Europe

New UK Treasury chief says there'll be no emergency budget

  • Philip Hammond arrives at 10 Downing Street to meet with new Prime Minister Theresa May, in London, Wednesday, July 13, 2016.  Hammond has been appointed Chancellor in Theresa May's first cabinet appointment. (Hannah McKay/PA via AP)

    Philip Hammond arrives at 10 Downing Street to meet with new Prime Minister Theresa May, in London, Wednesday, July 13, 2016. Hammond has been appointed Chancellor in Theresa May's first cabinet appointment. (Hannah McKay/PA via AP)  (The Associated Press)

  • New British Prime Minister Theresa May speaks to the media outside her official residence,10 Downing Street in London, Wednesday July 13, 2016. David Cameron stepped down Wednesday after six years as prime minister. (AP Photo/Kirsty Wigglesworth)

    New British Prime Minister Theresa May speaks to the media outside her official residence,10 Downing Street in London, Wednesday July 13, 2016. David Cameron stepped down Wednesday after six years as prime minister. (AP Photo/Kirsty Wigglesworth)  (The Associated Press)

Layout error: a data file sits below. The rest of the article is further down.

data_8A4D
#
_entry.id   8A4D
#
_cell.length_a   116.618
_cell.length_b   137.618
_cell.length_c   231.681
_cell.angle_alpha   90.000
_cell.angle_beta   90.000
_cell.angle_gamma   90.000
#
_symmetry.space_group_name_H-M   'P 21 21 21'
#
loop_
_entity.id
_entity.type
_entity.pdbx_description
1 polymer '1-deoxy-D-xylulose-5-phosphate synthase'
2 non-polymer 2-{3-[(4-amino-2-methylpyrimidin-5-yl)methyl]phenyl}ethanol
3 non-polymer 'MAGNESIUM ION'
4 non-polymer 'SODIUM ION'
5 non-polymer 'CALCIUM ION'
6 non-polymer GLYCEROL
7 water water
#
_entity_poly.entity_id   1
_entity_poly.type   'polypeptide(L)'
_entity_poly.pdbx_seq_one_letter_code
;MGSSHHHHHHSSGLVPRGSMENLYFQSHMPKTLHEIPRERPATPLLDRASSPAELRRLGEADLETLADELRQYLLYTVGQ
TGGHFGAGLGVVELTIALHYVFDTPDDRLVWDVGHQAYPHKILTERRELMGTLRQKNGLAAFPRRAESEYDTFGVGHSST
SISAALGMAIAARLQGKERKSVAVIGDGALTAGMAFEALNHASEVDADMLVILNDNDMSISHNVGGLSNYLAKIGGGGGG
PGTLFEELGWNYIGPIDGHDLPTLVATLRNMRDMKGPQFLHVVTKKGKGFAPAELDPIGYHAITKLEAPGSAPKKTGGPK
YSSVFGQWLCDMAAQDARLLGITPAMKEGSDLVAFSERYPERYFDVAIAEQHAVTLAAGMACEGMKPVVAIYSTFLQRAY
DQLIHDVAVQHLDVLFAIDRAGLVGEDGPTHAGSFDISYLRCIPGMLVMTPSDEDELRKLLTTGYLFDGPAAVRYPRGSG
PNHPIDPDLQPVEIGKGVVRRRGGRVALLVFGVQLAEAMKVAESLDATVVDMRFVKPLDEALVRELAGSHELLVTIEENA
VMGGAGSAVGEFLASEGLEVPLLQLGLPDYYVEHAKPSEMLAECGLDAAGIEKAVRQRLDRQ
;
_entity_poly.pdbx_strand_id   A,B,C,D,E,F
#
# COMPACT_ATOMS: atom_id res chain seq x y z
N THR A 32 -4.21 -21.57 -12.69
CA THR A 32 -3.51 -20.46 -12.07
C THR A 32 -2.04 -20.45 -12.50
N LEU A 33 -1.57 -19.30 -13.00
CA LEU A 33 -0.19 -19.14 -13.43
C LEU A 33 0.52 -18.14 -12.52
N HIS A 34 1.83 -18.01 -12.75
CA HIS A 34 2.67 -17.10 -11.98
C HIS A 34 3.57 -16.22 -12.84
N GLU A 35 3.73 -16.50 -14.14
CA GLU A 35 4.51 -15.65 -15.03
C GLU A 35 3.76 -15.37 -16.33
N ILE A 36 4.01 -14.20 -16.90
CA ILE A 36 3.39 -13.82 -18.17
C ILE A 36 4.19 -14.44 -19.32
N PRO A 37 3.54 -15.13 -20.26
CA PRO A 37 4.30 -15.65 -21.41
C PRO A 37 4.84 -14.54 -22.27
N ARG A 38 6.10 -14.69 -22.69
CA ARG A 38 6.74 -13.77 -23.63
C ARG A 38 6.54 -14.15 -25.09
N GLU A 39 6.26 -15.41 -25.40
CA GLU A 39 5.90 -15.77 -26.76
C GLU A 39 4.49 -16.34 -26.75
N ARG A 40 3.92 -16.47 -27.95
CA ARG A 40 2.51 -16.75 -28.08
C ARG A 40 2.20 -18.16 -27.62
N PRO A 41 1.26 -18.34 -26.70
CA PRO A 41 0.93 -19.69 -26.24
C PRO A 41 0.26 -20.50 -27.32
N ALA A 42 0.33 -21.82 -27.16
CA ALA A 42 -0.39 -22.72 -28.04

• New British Prime Minister Theresa May and her husband Philip May stand on the steps of 10 Downing Street in London, Wednesday July 13, 2016. David Cameron stepped down Wednesday after six years as prime minister. (AP Photo/Kirsty Wigglesworth)

    New British Prime Minister Theresa May and her husband Philip May stand on the steps of 10 Downing Street in London, Wednesday July 13, 2016. David Cameron stepped down Wednesday after six years as prime minister. (AP Photo/Kirsty Wigglesworth)  (The Associated Press)

Britain's new Treasury chief says there will be no emergency budget — even though there are questions marks hanging over the economy following the country's decision to leave the European Union.

Philip Hammond says he will meet with the head of the Bank of England, Mark Carney, on Thursday to "assess where we are."

Hammond was one of Prime Minister Theresa May's first appointments, and one of his immediate tasks was to take to the airwaves in hopes of offering calming tones of reassurance to the markets and the general public about the economy.

Hammond told ITV that while there is no plan for an emergency budget, "the markets do need signals of reassurance, they need to know we will do whatever is necessary to keep the economy on track."